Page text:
No-action position to allow right-of-use lease assets to count in satisfying AFS licensee requirements
The no-action position outlined below applies to Australian financial services (AFS) licensees. It is issued on 7 July 2020 and applies until further notice.
Following the introduction of accounting standard AASB 16 Leases (AASB 16), all leases are now reflected on the balance sheet of a lessee by way of a lease liability and a right-of-use asset. For the purposes of applying certain financial resource requirements to an AFS licence, the right-of-use asset may be an intangible asset. Some AFS licensees may face difficulty in complying with their financial requirements because intangible assets (excluding deferred tax assets) are not included in satisfying such requirements.
ASIC will take no regulatory action in relation to a breach of a financial resource requirement (defined below) by an AFS licensee if the breach was caused by the AFS licensee’s inability to use a right-of-use asset to satisfy the financial resource requirement and that inability arises from recent changes to the accounting treatment of lease assets as a result of AASB 16.
ASIC plans to consult in the 2020-21 financial year on proposals to change the financial resource requirements to enable an AFS licensee to include a right-of-use lease asset when calculating whether it meets its financial resource requirements.
For the purposes of the no-action position, the financial resource requirements are:
- A net tangible assets (NTA) requirement, which applies to:
- a responsible entity of a registered scheme or an operator of an investor-directed portfolio service: ASIC Class Order [CO 13/760] – Financial requirements for responsible entities and operators of investor directed portfolio services ([CO 13/760]);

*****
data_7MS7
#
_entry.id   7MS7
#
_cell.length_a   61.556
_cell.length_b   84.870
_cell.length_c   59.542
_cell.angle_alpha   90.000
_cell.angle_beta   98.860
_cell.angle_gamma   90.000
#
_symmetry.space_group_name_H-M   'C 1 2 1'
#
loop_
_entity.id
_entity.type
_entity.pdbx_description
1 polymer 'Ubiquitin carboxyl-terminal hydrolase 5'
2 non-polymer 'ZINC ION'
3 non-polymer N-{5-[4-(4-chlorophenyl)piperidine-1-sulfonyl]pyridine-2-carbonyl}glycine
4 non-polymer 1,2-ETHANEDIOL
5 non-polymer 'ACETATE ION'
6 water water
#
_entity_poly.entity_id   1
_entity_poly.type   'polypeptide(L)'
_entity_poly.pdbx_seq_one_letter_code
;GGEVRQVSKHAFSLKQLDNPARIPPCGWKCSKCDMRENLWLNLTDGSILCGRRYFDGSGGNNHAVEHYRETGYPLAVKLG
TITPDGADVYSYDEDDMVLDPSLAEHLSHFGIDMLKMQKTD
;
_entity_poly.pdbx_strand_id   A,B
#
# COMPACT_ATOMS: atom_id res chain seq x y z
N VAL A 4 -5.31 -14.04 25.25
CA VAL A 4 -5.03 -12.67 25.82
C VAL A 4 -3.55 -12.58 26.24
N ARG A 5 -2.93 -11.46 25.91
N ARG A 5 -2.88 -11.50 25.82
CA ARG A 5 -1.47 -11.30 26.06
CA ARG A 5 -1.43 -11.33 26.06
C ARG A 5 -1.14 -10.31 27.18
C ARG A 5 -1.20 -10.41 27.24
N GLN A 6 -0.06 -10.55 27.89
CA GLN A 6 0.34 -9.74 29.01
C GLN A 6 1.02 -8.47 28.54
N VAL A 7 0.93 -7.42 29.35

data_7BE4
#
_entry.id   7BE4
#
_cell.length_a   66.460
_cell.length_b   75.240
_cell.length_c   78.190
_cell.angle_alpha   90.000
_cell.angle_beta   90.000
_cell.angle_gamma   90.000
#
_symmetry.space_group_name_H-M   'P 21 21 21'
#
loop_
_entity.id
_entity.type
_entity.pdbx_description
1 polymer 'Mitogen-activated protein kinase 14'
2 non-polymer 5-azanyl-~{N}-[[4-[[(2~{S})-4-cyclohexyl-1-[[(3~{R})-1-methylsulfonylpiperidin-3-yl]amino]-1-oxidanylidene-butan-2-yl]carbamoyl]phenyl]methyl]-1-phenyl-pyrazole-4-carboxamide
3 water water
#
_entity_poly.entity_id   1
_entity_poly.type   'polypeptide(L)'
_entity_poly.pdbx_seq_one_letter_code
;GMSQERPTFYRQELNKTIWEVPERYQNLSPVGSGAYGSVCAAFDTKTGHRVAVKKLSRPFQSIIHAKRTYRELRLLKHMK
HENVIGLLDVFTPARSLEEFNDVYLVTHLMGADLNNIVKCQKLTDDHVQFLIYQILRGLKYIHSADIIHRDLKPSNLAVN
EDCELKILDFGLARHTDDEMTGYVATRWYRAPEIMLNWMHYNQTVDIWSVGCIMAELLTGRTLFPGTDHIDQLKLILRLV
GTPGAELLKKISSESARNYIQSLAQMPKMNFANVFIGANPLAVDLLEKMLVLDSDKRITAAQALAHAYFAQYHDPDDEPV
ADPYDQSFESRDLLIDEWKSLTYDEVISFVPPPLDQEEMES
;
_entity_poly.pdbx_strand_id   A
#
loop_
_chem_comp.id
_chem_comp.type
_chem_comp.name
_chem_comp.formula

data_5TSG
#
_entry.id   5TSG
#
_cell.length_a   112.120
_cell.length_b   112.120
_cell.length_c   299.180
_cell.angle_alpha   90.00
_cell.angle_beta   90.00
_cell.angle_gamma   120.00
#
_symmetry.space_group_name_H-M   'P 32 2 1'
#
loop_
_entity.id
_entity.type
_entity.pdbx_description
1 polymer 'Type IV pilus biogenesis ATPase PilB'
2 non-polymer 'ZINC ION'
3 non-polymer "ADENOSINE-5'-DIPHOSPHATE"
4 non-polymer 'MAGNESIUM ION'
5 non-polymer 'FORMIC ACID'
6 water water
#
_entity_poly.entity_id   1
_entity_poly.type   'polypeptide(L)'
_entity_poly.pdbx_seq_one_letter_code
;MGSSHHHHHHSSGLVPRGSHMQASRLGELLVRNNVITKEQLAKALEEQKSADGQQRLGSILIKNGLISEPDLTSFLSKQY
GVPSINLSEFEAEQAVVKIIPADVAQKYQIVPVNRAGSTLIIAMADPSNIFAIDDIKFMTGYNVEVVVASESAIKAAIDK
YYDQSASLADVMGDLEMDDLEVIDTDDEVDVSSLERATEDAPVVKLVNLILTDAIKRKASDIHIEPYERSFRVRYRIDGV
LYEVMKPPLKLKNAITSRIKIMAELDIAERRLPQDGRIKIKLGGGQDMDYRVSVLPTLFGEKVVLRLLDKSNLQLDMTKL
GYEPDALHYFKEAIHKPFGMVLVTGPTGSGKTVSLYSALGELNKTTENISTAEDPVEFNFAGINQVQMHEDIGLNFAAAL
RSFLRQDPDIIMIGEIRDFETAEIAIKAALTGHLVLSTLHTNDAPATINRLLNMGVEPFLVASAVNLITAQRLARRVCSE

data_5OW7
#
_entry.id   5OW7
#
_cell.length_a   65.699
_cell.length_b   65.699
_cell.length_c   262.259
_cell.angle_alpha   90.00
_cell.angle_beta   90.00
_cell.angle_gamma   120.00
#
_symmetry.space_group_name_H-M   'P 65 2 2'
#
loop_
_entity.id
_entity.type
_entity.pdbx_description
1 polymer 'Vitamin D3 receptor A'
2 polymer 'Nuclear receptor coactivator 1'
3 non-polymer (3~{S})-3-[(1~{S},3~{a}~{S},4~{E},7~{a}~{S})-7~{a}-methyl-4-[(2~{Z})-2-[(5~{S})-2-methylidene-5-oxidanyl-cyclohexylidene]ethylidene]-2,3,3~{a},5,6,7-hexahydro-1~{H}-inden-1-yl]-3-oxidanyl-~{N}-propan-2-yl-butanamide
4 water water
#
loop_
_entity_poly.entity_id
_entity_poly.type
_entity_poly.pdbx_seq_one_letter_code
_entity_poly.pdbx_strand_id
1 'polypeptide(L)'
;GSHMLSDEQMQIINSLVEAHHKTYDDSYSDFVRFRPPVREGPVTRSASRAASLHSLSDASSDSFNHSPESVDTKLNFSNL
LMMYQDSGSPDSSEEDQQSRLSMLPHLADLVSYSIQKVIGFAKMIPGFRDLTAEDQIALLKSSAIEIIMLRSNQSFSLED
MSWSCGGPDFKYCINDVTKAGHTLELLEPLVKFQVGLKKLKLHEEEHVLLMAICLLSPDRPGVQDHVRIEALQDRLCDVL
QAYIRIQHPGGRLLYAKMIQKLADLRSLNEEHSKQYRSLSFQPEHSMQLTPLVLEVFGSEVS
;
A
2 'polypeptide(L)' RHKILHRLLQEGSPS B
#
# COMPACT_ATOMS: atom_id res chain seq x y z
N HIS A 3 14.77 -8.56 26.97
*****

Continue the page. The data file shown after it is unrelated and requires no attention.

- a provider of a custodial or depository service: ASIC Class Order [CO 13/761] – Financial requirements for custodial or depository service providers ([CO 13/761]); and
- an issuer of margin lending facilities and a trustee company that provides traditional services: items 19A and 19B of ASIC Pro Forma 209 – Australian financial services licence conditions (PF 209).
- A surplus liquid funds (SLF) requirement of $50,000, which applies to an AFS licensee that holds more than $100,000 in client money or property, unless an exception applies: item 21 of PF 209.
- Adjusted surplus liquid funds (ASLF) requirements, which apply to:
- a foreign exchange dealer, who can choose between ASLF and capital requirements: item 20 of PF 209;
- a retail OTC derivative issuer, who must comply with an NTA requirement under ASIC Class Order [CO 12/752] – Financial requirements for retail OTC derivative issuers ([CO 12/752]); and
- a licensee that transacts with clients as a principal where the licensee incurs actual or contingent liabilities of $100,000 or more from transacting with clients: item 22 of PF 209. The ASLF requirement will not apply if the licensee is a retail OTC derivative issuer (see [CO 12/752]).
Financial resource requirements
Under s 912A(1)(d) of the Corporations Act 2001 (the Act), an AFS licensee is required to maintain adequate resources, including financial resources, to provide the financial services the AFS licensee is authorised to provide under the terms of its AFS licence. These requirements are specified in AFS licences, based on PF 209 and various ASIC legislative instruments.
The policy principles that underpin ASIC’s financial resource requirements are set out in ASIC Regulatory Guide 166 Licensing: Financial requirements (RG 166).
ASIC policy on ‘no-action’ positions
ASIC’s general policy on ‘no-action’ positions and their status is set out in Regulatory Guide 108 No-action letters (RG 108). It should be noted that:
- a ‘no-action’ position is an expression of ASIC’s regulatory intention about how it will exercise its powers. The purpose of a ‘no-action’ position is to provide an indication as to the future regulatory action that we might take.
- an ASIC ‘no-action’ position does not necessarily preclude third parties (including the Office of the Director of Public Prosecutions) from taking legal action in relation to the same or similar conduct. Nor does it prevent a court from holding that particular conduct infringes the relevant legislation. A ‘no-action’ position does not express ASIC’s view about whether the relevant conduct contravenes the Act, or whether ASIC will intervene in an action by a third party in relation to the conduct.